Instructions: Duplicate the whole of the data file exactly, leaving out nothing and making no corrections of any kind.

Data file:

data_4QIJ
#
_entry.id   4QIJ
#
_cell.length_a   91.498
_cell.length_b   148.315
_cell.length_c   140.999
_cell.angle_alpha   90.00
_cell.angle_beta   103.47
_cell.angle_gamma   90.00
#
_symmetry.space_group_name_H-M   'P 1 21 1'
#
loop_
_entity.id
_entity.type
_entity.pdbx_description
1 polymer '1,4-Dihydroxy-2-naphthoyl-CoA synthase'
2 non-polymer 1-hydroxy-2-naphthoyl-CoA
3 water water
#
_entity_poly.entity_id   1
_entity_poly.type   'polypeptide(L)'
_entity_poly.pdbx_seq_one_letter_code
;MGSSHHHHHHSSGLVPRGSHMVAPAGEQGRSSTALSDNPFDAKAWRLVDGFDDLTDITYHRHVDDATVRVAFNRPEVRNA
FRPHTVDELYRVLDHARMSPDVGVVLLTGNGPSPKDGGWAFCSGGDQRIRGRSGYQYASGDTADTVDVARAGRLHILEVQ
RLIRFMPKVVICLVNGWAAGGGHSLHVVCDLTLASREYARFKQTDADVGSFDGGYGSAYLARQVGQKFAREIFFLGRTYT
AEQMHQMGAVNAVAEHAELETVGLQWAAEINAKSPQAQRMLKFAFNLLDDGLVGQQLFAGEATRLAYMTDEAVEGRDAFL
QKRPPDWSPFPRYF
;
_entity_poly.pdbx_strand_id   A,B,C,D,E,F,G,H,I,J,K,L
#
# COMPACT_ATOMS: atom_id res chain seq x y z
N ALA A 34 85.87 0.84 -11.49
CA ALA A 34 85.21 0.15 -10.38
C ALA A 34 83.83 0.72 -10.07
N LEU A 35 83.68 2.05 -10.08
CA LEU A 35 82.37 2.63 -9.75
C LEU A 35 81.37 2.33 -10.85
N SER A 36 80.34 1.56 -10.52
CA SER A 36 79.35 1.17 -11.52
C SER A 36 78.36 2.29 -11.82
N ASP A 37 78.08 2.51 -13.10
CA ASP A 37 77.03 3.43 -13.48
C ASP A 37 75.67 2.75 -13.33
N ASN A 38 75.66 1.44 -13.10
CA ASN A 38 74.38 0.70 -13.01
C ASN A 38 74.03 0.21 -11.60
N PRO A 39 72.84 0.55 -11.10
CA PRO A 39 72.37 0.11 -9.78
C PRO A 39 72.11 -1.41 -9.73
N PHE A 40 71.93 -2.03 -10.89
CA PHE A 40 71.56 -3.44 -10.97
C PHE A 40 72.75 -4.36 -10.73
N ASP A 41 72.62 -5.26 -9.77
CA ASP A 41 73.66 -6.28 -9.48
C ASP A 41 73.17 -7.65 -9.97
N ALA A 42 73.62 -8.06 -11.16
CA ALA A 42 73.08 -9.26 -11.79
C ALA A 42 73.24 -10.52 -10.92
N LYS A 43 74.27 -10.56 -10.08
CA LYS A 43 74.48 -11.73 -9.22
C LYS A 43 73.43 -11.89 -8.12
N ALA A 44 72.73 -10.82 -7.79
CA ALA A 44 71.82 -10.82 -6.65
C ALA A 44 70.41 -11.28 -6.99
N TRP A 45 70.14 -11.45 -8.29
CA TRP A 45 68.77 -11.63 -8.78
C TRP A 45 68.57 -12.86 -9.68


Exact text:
data_4QIJ
#
_entry.id   4QIJ
#
_cell.length_a   91.498
_cell.length_b   148.315
_cell.length_c   140.999
_cell.angle_alpha   90.00
_cell.angle_beta   103.47
_cell.angle_gamma   90.00
#
_symmetry.space_group_name_H-M   'P 1 21 1'
#
loop_
_entity.id
_entity.type
_entity.pdbx_description
1 polymer '1,4-Dihydroxy-2-naphthoyl-CoA synthase'
2 non-polymer 1-hydroxy-2-naphthoyl-CoA
3 water water
#
_entity_poly.entity_id   1
_entity_poly.type   'polypeptide(L)'
_entity_poly.pdbx_seq_one_letter_code
;MGSSHHHHHHSSGLVPRGSHMVAPAGEQGRSSTALSDNPFDAKAWRLVDGFDDLTDITYHRHVDDATVRVAFNRPEVRNA
FRPHTVDELYRVLDHARMSPDVGVVLLTGNGPSPKDGGWAFCSGGDQRIRGRSGYQYASGDTADTVDVARAGRLHILEVQ
RLIRFMPKVVICLVNGWAAGGGHSLHVVCDLTLASREYARFKQTDADVGSFDGGYGSAYLARQVGQKFAREIFFLGRTYT
AEQMHQMGAVNAVAEHAELETVGLQWAAEINAKSPQAQRMLKFAFNLLDDGLVGQQLFAGEATRLAYMTDEAVEGRDAFL
QKRPPDWSPFPRYF
;
_entity_poly.pdbx_strand_id   A,B,C,D,E,F,G,H,I,J,K,L
#
# COMPACT_ATOMS: atom_id res chain seq x y z
N ALA A 34 85.87 0.84 -11.49
CA ALA A 34 85.21 0.15 -10.38
C ALA A 34 83.83 0.72 -10.07
N LEU A 35 83.68 2.05 -10.08
CA LEU A 35 82.37 2.63 -9.75
C LEU A 35 81.37 2.33 -10.85
N SER A 36 80.34 1.56 -10.52
CA SER A 36 79.35 1.17 -11.52
C SER A 36 78.36 2.29 -11.82
N ASP A 37 78.08 2.51 -13.10
CA ASP A 37 77.03 3.43 -13.48
C ASP A 37 75.67 2.75 -13.33
N ASN A 38 75.66 1.44 -13.10
CA ASN A 38 74.38 0.70 -13.01
C ASN A 38 74.03 0.21 -11.60
N PRO A 39 72.84 0.55 -11.10
CA PRO A 39 72.37 0.11 -9.78
C PRO A 39 72.11 -1.41 -9.73
N PHE A 40 71.93 -2.03 -10.89
CA PHE A 40 71.56 -3.44 -10.97
C PHE A 40 72.75 -4.36 -10.73
N ASP A 41 72.62 -5.26 -9.77
CA ASP A 41 73.66 -6.28 -9.48
C ASP A 41 73.17 -7.65 -9.97
N ALA A 42 73.62 -8.06 -11.16
CA ALA A 42 73.08 -9.26 -11.79
C ALA A 42 73.24 -10.52 -10.92
N LYS A 43 74.27 -10.56 -10.08
CA LYS A 43 74.48 -11.73 -9.22
C LYS A 43 73.43 -11.89 -8.12
N ALA A 44 72.73 -10.82 -7.79
CA ALA A 44 71.82 -10.82 -6.65
C ALA A 44 70.41 -11.28 -6.99
N TRP A 45 70.14 -11.45 -8.29
CA TRP A 45 68.77 -11.63 -8.78
C TRP A 45 68.57 -12.86 -9.68